THE BLOG

Google Glass and the Innovative Nature of the Job Interview

26/02/2014 13:28 GMT | Updated 27/04/2014 10:59 BST

Recently I contributed to an article that discussed the do's and dont's of video interviewing, sharing an insight as a recruitment professional and experience as a video-interviewer in relation to this topic. Of course, the 'Skype interview' is nothing new, in fact for a number of years now this has been a commonly used solution in interviews with long distance candidates. Since its introduction, the video interview has represented a great example of the innovative nature of recruitment and its willingness to adapt and utilize advances in technology.

This week, an online video demonstrating the potential use of Google Glass in a job interview environment provided a great talking point amongst professionals in the recruitment and HR world alike. The video, created by AIA Worldwide, runs through a mock interview, in which an interviewer wearing Google Glass conducts a face to face interview with a candidate. The use of Google Glass enables the interviewer to broadcast a first person view of the interview to other managers who are 'sitting in' on the conversation via Google Hangout. This enables the absent managers to send their own written questions directly to the interviewer who can read them directly through the Glass and then relay them to the candidate.

The technology here is no doubt impressive and the possibilities suggested certainly did capture the imaginations of many viewers. I myself am an advocate of the tremendous value in being able to view synced calendars, alerts and reminders, without having to consult a laptop, tablet or smart phone. Some of the discussion around the video highlighted the privacy issues that interviewing with Google Glass would present, while others suggested that the input of absent interviewers might prove a distraction to both interviewer and interviewee alike - arguing the advantage of the now comparatively 'traditional' video interview.

The Google Glass video was in fact the creation of one of the more tech-savvy recruitment advertising firms and during the course of the week it found its way to a good number of online publications, taking the discussion onward to numerous Twitter feeds internationally. I would argue that aside from the general interest in the potential of Google Glass, the interest in the video and the discussions that followed amongst recruitment and HR professionals highlights the desire to innovate and stretch boundaries in search of solutions to engage with the best talent. Not all innovations work as well as intended, though the fact that there are plenty of people trying to add value in this way is a testament to the enduring quality of the staffing industry as a whole.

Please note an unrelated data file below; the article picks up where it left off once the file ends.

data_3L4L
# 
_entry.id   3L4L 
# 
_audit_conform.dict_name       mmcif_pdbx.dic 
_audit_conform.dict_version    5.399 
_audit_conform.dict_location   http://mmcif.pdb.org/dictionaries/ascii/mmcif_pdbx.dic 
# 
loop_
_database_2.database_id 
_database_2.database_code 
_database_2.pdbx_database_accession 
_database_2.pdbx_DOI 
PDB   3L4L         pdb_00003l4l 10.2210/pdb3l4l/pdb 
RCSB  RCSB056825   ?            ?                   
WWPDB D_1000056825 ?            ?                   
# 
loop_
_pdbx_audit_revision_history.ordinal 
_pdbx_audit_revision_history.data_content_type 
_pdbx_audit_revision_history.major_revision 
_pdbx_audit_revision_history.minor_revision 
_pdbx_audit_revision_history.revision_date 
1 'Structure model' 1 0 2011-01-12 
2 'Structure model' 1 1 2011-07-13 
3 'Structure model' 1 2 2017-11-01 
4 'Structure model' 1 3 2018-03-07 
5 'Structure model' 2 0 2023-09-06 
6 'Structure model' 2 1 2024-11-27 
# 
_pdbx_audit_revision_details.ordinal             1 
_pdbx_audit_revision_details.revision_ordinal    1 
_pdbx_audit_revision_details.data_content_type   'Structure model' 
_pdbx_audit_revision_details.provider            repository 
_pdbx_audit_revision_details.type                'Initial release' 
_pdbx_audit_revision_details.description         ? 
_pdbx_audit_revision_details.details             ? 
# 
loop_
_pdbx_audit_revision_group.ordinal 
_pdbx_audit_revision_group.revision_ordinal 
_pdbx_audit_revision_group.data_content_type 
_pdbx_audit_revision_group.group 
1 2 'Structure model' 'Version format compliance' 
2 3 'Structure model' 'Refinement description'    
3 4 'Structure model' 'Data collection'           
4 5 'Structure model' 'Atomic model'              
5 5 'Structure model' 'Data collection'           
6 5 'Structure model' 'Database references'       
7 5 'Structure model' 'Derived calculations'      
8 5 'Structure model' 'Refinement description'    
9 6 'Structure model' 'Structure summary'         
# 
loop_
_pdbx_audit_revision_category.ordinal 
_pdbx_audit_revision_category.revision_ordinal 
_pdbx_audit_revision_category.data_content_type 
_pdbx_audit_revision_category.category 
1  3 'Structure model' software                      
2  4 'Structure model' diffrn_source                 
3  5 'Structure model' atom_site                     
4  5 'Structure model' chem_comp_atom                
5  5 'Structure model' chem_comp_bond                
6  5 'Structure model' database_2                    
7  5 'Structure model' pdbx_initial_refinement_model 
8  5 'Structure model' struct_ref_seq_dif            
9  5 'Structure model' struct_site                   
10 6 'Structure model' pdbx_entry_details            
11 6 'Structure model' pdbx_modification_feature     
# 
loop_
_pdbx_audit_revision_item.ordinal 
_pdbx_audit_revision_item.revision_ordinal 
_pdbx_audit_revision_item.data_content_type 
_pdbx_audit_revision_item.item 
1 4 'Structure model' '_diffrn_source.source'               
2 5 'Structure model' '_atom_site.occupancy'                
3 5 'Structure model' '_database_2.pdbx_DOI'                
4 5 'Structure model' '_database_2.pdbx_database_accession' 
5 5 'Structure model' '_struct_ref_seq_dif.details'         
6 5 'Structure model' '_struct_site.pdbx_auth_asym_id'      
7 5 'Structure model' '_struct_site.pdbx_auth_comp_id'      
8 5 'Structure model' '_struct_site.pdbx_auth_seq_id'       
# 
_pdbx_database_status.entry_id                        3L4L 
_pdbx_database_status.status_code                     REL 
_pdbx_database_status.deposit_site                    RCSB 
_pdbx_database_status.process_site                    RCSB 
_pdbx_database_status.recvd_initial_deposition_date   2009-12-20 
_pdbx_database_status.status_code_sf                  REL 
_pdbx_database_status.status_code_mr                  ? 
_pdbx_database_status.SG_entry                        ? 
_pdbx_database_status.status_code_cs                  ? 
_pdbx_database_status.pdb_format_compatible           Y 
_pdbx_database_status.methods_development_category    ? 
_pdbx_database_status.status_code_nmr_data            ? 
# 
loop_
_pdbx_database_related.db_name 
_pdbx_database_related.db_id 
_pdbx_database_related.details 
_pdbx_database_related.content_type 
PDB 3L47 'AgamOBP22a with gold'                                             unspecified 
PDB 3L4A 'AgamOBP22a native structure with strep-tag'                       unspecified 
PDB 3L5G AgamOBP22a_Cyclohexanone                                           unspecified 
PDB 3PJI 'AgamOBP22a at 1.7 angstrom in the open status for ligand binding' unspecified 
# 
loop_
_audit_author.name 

Whilst the core principles of connecting opportunity with talent remain pretty much unchanged, the way we use technology to make this a quicker and better experience for all parties concerned, has changed dramatically. During my 30-years in the recruitment arena, technology has transformed the search and hiring process; some of the more notable advances being in online job advertising, assessment tests, pre-employment screening, social media networking and talent pooling. Then layer over this how we interface with the data and information these technologies make available to us - the use of smart phones, mobile devices and cloud computing - and it becomes hard to imagine the world as it was with hardcopy adverts, Cardex systems, application forms, paper CV's, fax machines and payphones.

In my own work, and the work my colleagues at InterQuest do, we lean heavily on first principles; using niche expertise to properly understand the qualities and values required to match the best opportunities to the best talent. As part of this however, we embrace technology in an attempt to continuously improve both the experience and the result for our candidates and clients alike.

Perhaps like many others I'm not yet convinced the on role Google Glass will play in the interview and hiring process, however the fact that someone out there is trying, irrespective of its long term success or otherwise, should be applauded - I am certainly watching with interest and will be keen to see the result.